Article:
Wednesday, March 30, 2011

On Despair and Salvation



Α nun possessed by a spirit of despair would say over and over again, "I am afraid that I will not be saved." And a wise elder replied to her:

"Who could then be saved if monastics cannot? For whom has God created Paradise? We will be saved. We ought to be joyful. We should admit that we are sinners, but also glorify God. To trust in God is like a continuous prayer. Think no evil. Blasphemous thoughts are like airplanes: they fly by, they disturb our tranquillity, and then they are gone. It is up to me to say when I am a sinner — not when the Devil wants me to."

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The elder also said, "Various people can be comforted near a person who is free from stress."

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A hermit said:

"What guarantees a safe journey to eternity is effort, dig­nity, the sense of being unworthy before God, hope (the spiritual oxygen), consolation, and certainty. Not misery and compelled obedience and forced prayer; not tears and sad­ness — these all come from Satan. Yes, I ought to weep for my sins, but all the while hoping in God's love. But I can­not stand it if I cry because the Devil wants me [to de­spair]. Many times Satan crushes a person with despair and the devil becomes the victor. But this does not happen when one is like a child on his father's trusting arm. Our trust in God is a ceaseless prayer that brings positive results. Despair comes from the Devil. Don't say, 'Oh, what has happened to me?' but give yourself to God totally and hope in Him.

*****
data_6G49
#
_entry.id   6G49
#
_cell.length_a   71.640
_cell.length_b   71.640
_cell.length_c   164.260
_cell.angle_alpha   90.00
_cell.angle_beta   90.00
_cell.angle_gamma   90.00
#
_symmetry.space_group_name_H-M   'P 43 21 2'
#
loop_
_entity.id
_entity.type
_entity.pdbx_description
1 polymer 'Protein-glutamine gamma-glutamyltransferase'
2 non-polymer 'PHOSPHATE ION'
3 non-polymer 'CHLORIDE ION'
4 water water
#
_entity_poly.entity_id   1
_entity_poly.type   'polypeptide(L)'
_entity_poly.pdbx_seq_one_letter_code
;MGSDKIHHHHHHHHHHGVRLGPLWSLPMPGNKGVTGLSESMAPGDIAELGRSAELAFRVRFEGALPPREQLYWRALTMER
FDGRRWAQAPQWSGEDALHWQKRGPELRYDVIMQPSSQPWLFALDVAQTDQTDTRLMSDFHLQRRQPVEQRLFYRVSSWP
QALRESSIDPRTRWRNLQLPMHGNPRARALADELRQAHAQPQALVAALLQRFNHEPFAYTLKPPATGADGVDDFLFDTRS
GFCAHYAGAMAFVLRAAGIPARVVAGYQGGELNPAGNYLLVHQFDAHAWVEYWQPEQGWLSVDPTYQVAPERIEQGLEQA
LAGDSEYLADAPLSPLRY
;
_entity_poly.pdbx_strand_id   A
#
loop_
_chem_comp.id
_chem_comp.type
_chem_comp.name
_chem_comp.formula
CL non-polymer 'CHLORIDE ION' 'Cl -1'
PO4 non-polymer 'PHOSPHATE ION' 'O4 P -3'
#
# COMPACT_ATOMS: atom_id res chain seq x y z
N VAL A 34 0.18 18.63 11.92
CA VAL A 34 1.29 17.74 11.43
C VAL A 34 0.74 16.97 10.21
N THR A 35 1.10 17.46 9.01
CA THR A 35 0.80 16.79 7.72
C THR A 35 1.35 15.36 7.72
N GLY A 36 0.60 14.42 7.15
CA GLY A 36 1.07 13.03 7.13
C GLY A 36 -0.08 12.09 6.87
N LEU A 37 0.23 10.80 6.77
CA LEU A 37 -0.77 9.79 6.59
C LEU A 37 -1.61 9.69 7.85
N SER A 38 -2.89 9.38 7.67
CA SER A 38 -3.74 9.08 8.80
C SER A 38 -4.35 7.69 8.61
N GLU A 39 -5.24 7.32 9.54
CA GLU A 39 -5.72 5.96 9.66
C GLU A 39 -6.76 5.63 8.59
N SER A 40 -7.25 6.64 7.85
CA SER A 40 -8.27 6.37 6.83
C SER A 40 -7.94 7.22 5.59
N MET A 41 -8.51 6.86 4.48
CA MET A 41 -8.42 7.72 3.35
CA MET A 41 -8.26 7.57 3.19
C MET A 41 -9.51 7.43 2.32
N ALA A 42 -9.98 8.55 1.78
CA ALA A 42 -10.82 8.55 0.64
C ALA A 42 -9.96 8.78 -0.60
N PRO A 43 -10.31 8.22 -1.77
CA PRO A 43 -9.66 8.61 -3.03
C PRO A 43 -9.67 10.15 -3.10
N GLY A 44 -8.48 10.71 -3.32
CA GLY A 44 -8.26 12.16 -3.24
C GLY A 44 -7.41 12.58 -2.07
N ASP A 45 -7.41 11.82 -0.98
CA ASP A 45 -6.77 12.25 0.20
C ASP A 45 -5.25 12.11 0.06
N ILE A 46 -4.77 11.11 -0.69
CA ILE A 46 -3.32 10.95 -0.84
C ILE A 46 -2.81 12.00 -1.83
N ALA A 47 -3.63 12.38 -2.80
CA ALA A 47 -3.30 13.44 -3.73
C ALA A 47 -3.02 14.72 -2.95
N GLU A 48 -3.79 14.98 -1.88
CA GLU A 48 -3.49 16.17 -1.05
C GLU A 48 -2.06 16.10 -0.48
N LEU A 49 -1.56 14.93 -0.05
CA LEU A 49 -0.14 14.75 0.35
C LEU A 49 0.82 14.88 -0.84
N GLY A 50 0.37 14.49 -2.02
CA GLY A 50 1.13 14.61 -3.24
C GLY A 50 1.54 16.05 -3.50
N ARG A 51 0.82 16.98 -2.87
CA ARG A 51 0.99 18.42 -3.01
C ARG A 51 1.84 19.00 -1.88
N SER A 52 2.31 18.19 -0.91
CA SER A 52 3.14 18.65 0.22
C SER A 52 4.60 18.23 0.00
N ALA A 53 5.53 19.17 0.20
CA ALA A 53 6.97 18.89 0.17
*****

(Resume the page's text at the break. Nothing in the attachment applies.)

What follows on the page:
Our obedience should not be done with misery or be­cause we happen to be monastics. The elder or the eldress is not like the Emperor Diocletian who gives us orders. Rather, we should be grateful to our elders and eldresses because our obedience to them protects us. We thus must not react to their directions negatively, nor disobey them.

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An elder said:

"I have not dealt with many things. I am familiar with some patristic teachings and I keep trying. Nonetheless, one thing has become clear to me. There is no bitterness for man. When you face bitter situations spiritually, eventually they become sweet.

We come across a person who has sinned, has regretted it and repented sincerely; he is sad and confesses and re­ceives divine consolation. If one does not feel this way, it means that he should understand that something is not quit right with his conscience. He should go to confession again; then consolation will follow. This is the way we should go. A person shares in his fellow man's sorrow, prays for him, and asks God to help him."

From An Athonite Gerontikon.

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